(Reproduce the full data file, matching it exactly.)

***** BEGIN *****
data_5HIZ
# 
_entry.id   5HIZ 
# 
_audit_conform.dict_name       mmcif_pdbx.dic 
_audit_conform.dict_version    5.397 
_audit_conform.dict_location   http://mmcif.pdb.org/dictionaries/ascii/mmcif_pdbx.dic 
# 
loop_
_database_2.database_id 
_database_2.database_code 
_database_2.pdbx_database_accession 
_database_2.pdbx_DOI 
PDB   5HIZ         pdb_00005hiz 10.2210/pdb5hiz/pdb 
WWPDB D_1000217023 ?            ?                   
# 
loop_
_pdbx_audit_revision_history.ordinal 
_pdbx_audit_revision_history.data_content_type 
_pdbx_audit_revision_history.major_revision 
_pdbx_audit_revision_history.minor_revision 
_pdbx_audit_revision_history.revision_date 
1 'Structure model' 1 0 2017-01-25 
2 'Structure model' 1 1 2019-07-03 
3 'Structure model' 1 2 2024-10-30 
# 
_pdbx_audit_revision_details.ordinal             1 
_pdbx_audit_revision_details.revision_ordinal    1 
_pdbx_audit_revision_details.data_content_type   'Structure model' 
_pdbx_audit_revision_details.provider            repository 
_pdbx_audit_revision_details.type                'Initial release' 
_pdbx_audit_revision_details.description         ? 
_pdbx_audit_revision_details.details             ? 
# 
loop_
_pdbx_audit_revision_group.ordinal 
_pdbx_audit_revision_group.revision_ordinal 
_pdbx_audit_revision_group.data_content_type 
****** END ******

data_5HIZ
# 
_entry.id   5HIZ 
# 
_audit_conform.dict_name       mmcif_pdbx.dic 
_audit_conform.dict_version    5.397 
_audit_conform.dict_location   http://mmcif.pdb.org/dictionaries/ascii/mmcif_pdbx.dic 
# 
loop_
_database_2.database_id 
_database_2.database_code 
_database_2.pdbx_database_accession 
_database_2.pdbx_DOI 
PDB   5HIZ         pdb_00005hiz 10.2210/pdb5hiz/pdb 
WWPDB D_1000217023 ?            ?                   
# 
loop_
_pdbx_audit_revision_history.ordinal 
_pdbx_audit_revision_history.data_content_type 
_pdbx_audit_revision_history.major_revision 
_pdbx_audit_revision_history.minor_revision 
_pdbx_audit_revision_history.revision_date 
1 'Structure model' 1 0 2017-01-25 
2 'Structure model' 1 1 2019-07-03 
3 'Structure model' 1 2 2024-10-30 
# 
_pdbx_audit_revision_details.ordinal             1 
_pdbx_audit_revision_details.revision_ordinal    1 
_pdbx_audit_revision_details.data_content_type   'Structure model' 
_pdbx_audit_revision_details.provider            repository 
_pdbx_audit_revision_details.type                'Initial release' 
_pdbx_audit_revision_details.description         ? 
_pdbx_audit_revision_details.details             ? 
# 
loop_
_pdbx_audit_revision_group.ordinal 
_pdbx_audit_revision_group.revision_ordinal 
_pdbx_audit_revision_group.data_content_type 